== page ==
Evolution is a godless process

Jerry Coyne has a great post up today over at WEIT about the absolute absence of evidence of any sort of teleology in evolution. This apparently gets some believers up in arms because they want to believe that humans are the apex of evolution, that God put us here on purpose because otherwise life is pointless and they might as well jump off a bridge (must be depressing to be a believer). I recommend the full article here, but here are some quotes that jumped out at me:
As NCSE Executive Director Eugenie Scott recounts, the words “unsupervised” and “impersonal” led to pushback from the faithful:
As one Christian said to me, defining evolution as “unsupervised” and “impersonal” implied to many Americans that “God had nothing to do with it and life has no meaning.” Reflecting these public concerns, two distinguished theologians, Cornell’s Huston Smith and Notre Dame’s Alvin Plantinga, wrote a polite letter to NABT’s board of directors, asking it to delete the two words “unsupervised” and “impersonal”.
In my classes, however, I still characterize evolution and selection as processes lacking mind, purpose, or supervision.  Why? Because, as far as we can see, that’s the truth.  Evolution and selection operate precisely as you’d expect them to if they were not designed by, or steered by, a deity—especially one who is omnipotent and benevolent.  And, more important, the completely material nature of selection is of great historical and intellectual importance.  After all, Darwin’s greatest achievement was the explanation of organismal “design” by a completely naturalistic process, replacing the mindful, purposeful, and god-directed theory that preceded it.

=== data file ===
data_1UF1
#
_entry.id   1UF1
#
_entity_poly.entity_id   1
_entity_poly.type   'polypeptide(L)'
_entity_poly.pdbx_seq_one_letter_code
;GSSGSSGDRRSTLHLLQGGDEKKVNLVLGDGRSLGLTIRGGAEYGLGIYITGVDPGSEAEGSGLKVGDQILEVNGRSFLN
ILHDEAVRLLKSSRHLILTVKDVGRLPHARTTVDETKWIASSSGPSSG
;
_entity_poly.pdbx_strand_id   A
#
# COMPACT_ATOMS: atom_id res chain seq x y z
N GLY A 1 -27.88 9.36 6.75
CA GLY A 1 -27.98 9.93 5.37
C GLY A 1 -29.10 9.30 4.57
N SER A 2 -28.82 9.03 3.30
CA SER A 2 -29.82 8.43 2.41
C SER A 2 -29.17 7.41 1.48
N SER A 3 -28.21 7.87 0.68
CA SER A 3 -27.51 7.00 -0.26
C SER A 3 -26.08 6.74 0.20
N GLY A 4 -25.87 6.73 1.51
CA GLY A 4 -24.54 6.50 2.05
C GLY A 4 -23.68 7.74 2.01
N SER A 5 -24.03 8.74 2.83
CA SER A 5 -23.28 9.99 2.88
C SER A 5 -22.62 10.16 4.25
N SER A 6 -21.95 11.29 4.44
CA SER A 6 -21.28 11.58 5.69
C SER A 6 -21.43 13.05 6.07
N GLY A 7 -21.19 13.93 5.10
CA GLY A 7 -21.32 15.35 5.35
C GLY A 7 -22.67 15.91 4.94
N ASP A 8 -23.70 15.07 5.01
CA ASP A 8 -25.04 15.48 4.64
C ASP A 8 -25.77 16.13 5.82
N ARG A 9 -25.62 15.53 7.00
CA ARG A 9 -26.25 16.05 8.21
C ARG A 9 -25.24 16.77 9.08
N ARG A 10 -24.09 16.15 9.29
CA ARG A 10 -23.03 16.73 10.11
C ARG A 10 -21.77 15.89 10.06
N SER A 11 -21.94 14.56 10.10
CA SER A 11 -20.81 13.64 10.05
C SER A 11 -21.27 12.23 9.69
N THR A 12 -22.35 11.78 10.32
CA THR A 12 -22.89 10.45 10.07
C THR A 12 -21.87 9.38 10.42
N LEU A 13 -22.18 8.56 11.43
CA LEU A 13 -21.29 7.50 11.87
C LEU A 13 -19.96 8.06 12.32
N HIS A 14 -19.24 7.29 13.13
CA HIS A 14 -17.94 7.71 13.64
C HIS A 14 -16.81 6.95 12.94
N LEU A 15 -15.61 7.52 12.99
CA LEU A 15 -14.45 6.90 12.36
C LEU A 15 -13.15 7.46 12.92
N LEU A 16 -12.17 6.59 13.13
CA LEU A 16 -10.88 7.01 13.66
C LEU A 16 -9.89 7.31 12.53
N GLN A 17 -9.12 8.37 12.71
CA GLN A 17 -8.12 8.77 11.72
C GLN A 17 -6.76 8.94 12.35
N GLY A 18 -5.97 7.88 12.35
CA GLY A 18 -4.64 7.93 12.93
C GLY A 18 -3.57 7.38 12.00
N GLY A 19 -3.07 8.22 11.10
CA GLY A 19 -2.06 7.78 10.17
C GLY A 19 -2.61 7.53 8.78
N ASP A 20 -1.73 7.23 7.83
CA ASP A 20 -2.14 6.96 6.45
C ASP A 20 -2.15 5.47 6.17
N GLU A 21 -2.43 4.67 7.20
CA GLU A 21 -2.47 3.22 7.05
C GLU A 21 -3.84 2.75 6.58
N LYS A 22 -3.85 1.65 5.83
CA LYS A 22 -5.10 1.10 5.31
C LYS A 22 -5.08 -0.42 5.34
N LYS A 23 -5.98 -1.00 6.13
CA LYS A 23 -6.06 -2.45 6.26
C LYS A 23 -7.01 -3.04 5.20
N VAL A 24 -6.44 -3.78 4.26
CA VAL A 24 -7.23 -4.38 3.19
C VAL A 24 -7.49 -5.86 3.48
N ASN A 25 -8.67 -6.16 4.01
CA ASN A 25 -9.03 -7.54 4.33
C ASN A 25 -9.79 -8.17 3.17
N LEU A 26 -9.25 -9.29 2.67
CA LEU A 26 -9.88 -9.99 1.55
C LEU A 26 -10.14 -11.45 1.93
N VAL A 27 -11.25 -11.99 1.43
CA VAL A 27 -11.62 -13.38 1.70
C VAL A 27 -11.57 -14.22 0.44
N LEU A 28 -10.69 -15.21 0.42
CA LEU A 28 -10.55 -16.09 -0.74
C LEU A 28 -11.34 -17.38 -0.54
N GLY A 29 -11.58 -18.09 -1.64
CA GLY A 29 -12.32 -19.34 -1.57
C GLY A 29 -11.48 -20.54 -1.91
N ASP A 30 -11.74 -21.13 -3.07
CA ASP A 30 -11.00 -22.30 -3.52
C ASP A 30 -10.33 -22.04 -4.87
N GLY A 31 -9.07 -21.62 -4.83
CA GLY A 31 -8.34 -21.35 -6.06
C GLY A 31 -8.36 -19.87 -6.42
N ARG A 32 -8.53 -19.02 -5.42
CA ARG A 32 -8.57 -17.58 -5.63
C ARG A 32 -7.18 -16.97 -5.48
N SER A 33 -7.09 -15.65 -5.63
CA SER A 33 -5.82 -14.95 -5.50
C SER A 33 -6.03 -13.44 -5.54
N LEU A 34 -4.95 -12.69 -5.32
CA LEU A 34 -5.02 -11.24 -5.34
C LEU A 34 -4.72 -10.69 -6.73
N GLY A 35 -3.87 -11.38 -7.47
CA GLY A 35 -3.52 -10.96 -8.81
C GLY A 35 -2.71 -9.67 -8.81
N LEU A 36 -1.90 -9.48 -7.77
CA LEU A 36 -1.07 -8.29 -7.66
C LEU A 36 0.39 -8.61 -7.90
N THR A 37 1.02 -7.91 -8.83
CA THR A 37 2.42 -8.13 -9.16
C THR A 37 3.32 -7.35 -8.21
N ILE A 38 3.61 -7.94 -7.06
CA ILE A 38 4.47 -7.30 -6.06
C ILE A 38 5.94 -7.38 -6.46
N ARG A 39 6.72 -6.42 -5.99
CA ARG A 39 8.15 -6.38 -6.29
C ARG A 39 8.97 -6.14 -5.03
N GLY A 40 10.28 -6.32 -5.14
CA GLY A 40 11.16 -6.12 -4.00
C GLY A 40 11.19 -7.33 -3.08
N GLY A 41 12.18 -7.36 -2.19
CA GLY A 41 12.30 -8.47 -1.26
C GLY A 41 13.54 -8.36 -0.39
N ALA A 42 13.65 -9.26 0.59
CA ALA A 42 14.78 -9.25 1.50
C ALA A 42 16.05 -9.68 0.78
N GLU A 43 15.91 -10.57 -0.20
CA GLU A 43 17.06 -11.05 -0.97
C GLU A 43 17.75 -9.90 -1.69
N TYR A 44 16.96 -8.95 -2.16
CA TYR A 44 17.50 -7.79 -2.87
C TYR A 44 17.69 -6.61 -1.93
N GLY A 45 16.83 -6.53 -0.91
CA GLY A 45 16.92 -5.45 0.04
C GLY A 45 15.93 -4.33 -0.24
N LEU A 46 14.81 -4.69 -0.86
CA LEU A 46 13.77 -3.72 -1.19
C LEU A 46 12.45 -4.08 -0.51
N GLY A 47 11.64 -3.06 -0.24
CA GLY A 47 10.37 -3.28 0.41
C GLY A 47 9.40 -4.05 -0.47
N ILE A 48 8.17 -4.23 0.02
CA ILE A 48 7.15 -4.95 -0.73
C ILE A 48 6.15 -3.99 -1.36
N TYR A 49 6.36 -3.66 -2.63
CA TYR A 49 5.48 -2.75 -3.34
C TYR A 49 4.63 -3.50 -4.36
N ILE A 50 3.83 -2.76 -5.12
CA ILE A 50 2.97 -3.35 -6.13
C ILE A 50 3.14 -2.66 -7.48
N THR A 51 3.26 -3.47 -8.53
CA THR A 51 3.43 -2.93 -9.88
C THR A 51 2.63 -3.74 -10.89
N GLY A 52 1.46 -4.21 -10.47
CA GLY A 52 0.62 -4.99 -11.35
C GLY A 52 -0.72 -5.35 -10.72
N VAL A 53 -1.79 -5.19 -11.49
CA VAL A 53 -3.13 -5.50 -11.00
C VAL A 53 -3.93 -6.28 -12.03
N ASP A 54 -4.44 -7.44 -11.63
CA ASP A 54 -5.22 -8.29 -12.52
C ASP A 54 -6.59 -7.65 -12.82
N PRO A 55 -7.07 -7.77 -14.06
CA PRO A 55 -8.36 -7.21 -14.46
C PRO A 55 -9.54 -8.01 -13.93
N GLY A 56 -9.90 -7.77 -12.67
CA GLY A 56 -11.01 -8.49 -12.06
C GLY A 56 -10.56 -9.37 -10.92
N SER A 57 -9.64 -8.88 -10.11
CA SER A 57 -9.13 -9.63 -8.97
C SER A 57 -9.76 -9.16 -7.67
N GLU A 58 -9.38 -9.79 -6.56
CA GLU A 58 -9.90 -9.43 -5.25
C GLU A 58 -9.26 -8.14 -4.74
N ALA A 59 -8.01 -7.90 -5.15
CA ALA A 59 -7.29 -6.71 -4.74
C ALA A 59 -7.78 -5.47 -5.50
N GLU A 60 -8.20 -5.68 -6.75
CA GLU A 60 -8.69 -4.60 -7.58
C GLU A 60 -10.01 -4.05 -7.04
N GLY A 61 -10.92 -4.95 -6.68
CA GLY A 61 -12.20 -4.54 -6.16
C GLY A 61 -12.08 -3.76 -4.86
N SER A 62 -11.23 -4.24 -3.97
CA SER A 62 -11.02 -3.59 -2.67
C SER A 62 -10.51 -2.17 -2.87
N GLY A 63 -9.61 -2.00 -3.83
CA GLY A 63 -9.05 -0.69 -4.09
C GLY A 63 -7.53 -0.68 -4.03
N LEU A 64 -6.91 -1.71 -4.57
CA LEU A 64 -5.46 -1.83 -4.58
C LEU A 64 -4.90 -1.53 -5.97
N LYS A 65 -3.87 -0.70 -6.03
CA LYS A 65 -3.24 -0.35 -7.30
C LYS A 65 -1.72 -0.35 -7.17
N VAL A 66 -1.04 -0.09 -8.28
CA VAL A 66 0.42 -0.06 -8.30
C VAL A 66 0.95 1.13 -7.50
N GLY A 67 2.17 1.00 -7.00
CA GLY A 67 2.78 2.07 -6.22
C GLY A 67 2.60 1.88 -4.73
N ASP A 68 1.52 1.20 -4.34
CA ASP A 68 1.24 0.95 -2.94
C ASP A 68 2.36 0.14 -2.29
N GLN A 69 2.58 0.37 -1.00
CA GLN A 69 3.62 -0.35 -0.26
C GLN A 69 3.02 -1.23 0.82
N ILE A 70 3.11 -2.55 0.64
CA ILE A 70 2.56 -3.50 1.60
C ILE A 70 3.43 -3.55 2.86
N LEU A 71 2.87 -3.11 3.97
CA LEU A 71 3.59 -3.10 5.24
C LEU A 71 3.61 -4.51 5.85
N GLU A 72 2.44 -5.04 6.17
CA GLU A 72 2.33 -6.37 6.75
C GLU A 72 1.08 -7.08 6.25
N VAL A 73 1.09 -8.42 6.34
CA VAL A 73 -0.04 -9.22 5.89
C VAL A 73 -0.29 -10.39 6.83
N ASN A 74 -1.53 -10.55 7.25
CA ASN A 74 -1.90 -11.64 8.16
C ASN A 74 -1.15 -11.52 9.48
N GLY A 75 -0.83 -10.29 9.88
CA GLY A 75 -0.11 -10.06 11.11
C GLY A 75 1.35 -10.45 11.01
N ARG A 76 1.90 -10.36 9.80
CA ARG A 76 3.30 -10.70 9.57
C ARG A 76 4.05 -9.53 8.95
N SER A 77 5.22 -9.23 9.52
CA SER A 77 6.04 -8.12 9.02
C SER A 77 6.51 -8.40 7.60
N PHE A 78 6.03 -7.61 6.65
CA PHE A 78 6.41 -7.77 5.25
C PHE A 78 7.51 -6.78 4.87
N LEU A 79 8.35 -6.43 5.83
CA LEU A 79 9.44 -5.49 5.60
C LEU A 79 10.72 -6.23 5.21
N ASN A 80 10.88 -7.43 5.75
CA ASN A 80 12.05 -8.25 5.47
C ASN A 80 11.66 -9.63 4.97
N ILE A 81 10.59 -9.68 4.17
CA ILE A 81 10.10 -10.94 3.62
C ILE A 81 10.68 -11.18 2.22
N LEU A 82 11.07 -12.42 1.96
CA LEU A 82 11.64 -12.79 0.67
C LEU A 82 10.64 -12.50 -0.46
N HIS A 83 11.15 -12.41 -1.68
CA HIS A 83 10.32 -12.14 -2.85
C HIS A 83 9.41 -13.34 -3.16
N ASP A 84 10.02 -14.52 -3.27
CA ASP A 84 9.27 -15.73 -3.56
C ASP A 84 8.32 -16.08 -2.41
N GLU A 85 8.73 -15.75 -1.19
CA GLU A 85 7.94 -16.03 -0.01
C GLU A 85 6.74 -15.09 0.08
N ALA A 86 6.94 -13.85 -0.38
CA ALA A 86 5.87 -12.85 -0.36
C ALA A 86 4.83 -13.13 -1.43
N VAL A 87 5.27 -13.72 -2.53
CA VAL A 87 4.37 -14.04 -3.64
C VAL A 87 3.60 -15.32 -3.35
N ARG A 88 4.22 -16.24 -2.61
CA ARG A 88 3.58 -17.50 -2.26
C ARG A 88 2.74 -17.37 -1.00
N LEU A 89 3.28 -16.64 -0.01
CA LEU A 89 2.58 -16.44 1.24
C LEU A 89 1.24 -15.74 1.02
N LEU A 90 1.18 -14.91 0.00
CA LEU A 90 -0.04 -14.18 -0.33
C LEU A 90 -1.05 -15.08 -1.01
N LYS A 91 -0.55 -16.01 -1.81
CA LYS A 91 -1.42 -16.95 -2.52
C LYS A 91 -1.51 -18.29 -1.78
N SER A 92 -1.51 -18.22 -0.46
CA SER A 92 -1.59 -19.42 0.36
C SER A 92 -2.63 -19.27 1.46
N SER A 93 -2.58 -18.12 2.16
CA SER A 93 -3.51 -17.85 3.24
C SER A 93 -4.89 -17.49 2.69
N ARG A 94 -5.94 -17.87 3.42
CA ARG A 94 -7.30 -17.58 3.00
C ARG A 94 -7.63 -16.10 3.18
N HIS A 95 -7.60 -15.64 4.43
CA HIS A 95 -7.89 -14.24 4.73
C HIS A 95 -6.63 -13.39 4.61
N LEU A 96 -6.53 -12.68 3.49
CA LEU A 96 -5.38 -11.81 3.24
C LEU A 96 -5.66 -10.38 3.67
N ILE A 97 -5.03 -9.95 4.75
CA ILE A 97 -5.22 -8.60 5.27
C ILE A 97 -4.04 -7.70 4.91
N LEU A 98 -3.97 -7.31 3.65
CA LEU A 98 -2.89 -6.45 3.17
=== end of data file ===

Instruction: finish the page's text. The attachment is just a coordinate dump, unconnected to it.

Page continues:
Evolution and selection lack any sign of divine guidance.  Earlier teleological theories based on divine or spiritual guidance, such as orthogenesis, have fallen by the wayside.  Natural selection is a cruel and wasteful process.  99% of the species that ever lived went extinct without leaving descendants.  There is no sign that evolution always goes in a fixed direction.  Do primates always get bigger brains? There is some suggestion that orangutan populations evolved smaller ones.  Fleas lost their wings; tapeworms lost nearly everything when evolving a parasitic lifestyle.  There is no sign that the goal of evolution was Homo sapiens (if that were true, why the virtual extinction of Neandertals or the robust australopithecines)?

Here's the key phrase, to my mind: "Evolution and selection operate precisely as you’d expect them to if they were not designed by, or steered by, a deity". That is precisely the case with a great many things: the vast, cold, and empty universe; the mass suffering that has been intrinsic to nature long before humans arrived; the aimless wastefulness of evolution; the 190,000+ years of human existence which lacked any modern concept of a deity; and of course, the complete lack of religious homogeneity among geographically isolated cultures.

No matter how you slice it, the world is precisely as we'd expect it to be if God does not exist. Either God doesn't exist, or he's deliberately hidden himself with painstaking attention detail – in which case he might as well not exist anyway. 


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